• Leslie Thornton, Ground, 2020. Video, color, sound, 13 min. Courtesy the artist and Rodeo, London / Piraeus.
Hayden Gallery

Leslie Thornton

ShowingMarch 19, 2021 - July 25, 2021

Hayden Gallery

In a career spanning nearly five decades, Leslie Thornton has produced a distinctive body of work in film and video that exposes the limits of language and vision while centering the ways that they remain fundamental to historical narratives, cultural assumptions, and scientific discourse. Thornton’s early encounters with experimental, structuralist, and cinéma vérité film traditions as a student in the 1970s fueled her iconoclastic take on the moving image, grounding the artist’s practice of weaving together her own footage and voice with found and archival footage and sound. In lush and unruly montages, Thornton’s works revel in the accumulation of images and data that technology has yielded, probe the liminal space between thought and language, and embody the fraught process of knowledge production and knowledge acquisition.

The relationship between technology, power, and violence is an enduring concern for Thornton. Her work consistently interrogates modes of representation and the violence of looking, pushing beyond critiques of the gaze to consider biases in perception, or the way voice and sound can undermine an otherwise dominant visual narrative. Thornton also takes up the United States’ history of nuclear warfare—a subject with personal resonance, as the artist’s father and grandfather were both involved in the Manhattan Project, and several of her works play upon a tension between personal and collective histories and the entanglement of science and ethics.

Engaging these themes within a focused survey, Thornton’s List Center exhibition will mark the artist’s first US solo museum exhibition and most comprehensive presentation to date. The show will include Thornton’s decades-long magnum opus, Peggy and Fred in Hell (1984–2016), as well as works that engage her family’s relationship to military technologies (Let Me Count the Ways [2004–2006] and Cut From Liquid to Snake [2018]). The exhibition will also debut a new film commissioned by the List Center that will complement the artist’s recent video, Ground (2020). Both films mark a new departure in the artist’s work and follow from her residencies at CERN and at Caltech. Using footage she shot in these centers, Thornton grounds the human voice within elegant yet foreboding technological landscapes and marvels at the ethos of experimentation and speculation inherent to scientific as well as artistic practices.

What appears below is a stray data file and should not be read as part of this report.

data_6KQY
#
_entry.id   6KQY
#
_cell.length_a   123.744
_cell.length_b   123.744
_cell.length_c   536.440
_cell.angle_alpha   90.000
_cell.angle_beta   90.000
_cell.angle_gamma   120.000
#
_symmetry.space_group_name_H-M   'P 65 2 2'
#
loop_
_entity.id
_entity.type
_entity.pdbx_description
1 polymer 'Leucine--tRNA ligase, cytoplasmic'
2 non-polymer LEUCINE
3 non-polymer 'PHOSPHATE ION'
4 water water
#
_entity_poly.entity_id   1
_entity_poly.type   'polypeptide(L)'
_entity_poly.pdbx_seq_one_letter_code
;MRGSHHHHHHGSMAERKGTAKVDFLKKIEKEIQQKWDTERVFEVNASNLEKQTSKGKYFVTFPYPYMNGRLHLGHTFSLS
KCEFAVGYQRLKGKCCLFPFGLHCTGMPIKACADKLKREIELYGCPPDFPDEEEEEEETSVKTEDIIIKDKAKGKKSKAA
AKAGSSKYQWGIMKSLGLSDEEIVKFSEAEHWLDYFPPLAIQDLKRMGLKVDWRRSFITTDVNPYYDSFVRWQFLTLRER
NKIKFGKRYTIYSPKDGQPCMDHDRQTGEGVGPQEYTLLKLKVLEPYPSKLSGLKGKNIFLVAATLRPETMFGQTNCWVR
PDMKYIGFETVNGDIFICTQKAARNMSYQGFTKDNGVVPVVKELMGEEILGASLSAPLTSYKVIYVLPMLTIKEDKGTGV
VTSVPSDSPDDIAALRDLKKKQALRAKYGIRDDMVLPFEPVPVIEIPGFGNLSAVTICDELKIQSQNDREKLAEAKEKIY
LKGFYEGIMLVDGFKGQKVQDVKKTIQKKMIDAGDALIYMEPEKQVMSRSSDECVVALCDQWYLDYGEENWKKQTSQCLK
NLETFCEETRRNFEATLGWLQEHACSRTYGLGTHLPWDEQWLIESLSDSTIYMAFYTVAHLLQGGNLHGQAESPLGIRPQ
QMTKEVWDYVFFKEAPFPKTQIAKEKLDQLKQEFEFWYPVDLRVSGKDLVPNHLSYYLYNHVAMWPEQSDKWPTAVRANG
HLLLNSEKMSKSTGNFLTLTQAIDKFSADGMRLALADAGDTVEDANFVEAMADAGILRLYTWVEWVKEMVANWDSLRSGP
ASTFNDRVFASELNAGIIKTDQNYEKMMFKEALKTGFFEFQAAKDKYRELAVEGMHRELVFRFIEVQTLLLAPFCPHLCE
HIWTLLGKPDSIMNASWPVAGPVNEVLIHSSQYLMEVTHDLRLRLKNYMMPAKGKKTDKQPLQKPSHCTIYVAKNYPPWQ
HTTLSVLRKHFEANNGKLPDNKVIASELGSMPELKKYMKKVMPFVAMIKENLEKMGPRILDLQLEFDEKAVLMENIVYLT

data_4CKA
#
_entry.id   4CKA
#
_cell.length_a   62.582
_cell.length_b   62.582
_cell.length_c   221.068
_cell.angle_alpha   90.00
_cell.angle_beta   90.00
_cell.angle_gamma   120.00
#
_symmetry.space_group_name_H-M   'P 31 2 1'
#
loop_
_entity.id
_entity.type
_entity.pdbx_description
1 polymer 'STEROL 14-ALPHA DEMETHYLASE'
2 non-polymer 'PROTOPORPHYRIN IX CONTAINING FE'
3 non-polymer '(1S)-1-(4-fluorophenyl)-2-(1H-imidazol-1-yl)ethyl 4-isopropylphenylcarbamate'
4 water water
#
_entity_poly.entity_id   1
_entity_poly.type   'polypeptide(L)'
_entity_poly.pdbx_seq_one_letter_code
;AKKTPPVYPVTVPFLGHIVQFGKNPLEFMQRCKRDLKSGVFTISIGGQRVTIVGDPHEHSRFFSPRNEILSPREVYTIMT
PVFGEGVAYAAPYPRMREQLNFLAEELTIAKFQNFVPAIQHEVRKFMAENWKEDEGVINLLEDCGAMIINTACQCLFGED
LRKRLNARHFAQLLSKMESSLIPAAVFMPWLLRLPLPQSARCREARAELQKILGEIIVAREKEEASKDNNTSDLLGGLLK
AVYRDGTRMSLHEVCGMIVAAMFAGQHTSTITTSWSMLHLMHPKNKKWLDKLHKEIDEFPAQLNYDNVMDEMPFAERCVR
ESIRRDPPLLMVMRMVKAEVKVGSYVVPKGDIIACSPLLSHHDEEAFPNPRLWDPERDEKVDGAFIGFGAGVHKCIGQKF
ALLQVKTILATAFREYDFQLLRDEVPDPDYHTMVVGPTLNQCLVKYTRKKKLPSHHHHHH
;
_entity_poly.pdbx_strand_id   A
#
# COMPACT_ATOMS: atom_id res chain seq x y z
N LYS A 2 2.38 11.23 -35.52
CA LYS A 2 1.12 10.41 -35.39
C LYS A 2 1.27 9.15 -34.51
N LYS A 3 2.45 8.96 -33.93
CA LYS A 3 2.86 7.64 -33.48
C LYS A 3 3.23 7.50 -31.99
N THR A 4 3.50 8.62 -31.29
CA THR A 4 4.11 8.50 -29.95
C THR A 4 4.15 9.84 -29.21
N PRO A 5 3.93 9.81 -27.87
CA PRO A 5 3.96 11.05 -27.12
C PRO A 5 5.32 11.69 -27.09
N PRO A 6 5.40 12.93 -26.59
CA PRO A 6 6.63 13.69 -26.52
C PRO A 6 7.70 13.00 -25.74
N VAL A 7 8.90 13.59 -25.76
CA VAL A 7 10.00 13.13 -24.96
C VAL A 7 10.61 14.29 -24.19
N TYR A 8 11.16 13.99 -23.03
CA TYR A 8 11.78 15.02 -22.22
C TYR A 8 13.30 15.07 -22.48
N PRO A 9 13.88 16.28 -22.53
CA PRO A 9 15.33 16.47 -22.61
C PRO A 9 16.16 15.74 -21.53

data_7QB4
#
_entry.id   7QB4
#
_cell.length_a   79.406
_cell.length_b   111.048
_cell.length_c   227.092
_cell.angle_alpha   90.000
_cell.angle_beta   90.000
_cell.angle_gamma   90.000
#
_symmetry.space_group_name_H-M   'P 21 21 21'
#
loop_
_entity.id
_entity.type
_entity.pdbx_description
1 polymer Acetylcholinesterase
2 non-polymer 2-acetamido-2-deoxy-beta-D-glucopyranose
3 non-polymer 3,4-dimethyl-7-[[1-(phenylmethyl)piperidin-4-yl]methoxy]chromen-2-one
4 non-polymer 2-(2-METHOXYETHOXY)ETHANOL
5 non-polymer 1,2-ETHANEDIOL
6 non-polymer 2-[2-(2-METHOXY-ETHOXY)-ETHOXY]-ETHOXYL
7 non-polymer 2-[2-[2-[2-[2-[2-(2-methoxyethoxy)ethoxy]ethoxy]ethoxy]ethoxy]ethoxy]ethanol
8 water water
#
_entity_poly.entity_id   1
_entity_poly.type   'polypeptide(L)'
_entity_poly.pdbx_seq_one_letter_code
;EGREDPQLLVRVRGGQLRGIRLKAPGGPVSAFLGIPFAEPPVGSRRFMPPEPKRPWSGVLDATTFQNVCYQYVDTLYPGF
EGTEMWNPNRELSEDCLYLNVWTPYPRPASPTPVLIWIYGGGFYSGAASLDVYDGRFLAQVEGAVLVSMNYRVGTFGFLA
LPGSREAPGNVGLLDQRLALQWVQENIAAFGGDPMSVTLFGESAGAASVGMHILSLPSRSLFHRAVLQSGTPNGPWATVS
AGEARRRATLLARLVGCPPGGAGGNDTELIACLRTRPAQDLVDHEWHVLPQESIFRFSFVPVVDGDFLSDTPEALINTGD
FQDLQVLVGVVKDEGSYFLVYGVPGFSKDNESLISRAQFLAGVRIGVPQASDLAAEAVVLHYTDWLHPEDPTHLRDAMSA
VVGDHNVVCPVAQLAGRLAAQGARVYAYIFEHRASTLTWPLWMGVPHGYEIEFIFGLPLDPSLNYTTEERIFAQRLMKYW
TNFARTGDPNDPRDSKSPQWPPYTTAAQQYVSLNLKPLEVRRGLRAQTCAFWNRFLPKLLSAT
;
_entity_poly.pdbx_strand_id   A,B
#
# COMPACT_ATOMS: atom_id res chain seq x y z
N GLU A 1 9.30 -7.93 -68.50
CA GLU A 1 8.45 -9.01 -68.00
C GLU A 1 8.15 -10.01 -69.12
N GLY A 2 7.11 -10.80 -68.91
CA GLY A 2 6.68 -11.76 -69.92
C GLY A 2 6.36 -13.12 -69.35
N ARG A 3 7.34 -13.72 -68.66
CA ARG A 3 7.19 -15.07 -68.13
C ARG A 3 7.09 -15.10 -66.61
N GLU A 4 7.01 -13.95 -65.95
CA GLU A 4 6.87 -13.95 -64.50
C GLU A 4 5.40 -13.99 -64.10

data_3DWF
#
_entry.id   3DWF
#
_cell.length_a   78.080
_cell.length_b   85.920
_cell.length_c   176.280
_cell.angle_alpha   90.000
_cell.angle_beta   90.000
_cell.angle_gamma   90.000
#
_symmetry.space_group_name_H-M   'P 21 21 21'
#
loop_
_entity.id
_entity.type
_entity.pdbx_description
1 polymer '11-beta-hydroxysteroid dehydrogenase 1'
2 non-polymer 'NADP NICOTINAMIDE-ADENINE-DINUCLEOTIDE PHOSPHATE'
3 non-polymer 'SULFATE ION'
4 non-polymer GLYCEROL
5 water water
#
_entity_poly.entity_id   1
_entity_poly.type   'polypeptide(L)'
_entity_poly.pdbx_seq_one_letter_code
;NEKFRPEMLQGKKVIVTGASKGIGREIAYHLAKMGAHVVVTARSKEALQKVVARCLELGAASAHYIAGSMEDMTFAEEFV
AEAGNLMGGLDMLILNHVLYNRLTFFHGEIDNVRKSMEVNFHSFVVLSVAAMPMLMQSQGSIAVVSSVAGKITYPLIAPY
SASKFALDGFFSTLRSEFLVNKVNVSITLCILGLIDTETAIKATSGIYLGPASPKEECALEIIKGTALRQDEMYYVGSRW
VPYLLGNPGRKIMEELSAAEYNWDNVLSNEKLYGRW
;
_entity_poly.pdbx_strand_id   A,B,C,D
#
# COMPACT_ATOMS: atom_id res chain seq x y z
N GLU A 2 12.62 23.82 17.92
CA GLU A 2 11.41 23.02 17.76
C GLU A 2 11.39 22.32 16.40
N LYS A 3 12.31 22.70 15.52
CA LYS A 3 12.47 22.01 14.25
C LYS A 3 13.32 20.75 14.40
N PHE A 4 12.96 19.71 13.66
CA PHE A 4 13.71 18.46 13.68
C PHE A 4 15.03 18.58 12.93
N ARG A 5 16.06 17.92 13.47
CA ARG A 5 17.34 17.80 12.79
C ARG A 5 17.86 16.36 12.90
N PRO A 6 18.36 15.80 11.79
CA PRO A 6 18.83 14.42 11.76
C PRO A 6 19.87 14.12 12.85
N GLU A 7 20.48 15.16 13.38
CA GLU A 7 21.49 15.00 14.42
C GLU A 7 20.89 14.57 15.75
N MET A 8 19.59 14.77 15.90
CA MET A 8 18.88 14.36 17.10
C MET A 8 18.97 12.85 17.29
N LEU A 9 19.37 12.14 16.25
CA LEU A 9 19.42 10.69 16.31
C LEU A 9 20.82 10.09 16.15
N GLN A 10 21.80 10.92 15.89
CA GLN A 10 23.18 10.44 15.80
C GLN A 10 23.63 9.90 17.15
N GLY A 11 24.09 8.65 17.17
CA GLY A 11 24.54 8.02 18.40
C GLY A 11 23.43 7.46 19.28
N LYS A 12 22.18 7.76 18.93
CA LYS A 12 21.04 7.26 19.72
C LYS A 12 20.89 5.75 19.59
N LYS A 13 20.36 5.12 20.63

Thornton’s exhibition is organized by Natalie Bell, Curator, MIT List Visual Arts Center. Accompanying the exhibition, the List Center will publish the artist’s first monograph, including newly commissioned essays by film scholar and critic Erika Balsom as well as curator and writer Dan Kidner.

Leslie Thornton (b. 1951, Knoxville, TN) lives and works in New York. Her work has been exhibited and widely screened internationally at: documenta 12, Kassel; The Whitney Museum of American Art, MoMA PS1, and Artists Space in New York; Tate Modern and Raven Row in London; the Walker Art Center, Minneapolis; Centre d’Art Contemporain Genève; and at the Rotterdam, Berlin, Buenos Aires, and New York Film Festivals, among many others. Recent solo and two-person exhibitions have taken place at Kunstverein Nürnberg (2020); Malmö Konsthall (2019); Secession, Vienna (2018); Künstlerhaus Stuttgart (2018); as well as Brooklyn Academy of Music (2016). Thornton is the recipient of two Rockefeller Fellowships, a Guggenheim Fellowship, the Maya Deren Award for Lifetime Achievement, and the first Alpert Award in the Arts.

Exhibitions at the List Center are made possible with the support of Karen & Gregory Arenson, Fotene & Tom Coté, Audrey & James Foster, Idee German Schoenheimer, Joyce Linde, Cynthia & John Reed, and Sara-Ann & Robert Sanders. 

General operating support is provided by the Massachusetts Institute of Technology; the Council for the Arts at MIT; Philip S. Khoury, Associate Provost at MIT; the MIT School of Architecture + Planning; the Mass Cultural Council; and many generous individual donors. In-kind media sponsorship provided by 90.9 WBUR. The Advisory Committee Members of the List Visual Arts Center are gratefully acknowledged.


  • Leslie Thornton, Ground, 2020. Video, color, sound, 13 min. Courtesy the artist and Rodeo, London / Piraeus.

XCOVID-19In response to COVID-19, the List Visual Arts Center closed March 13, and will remain so until further notice. For more information and updates clickhere.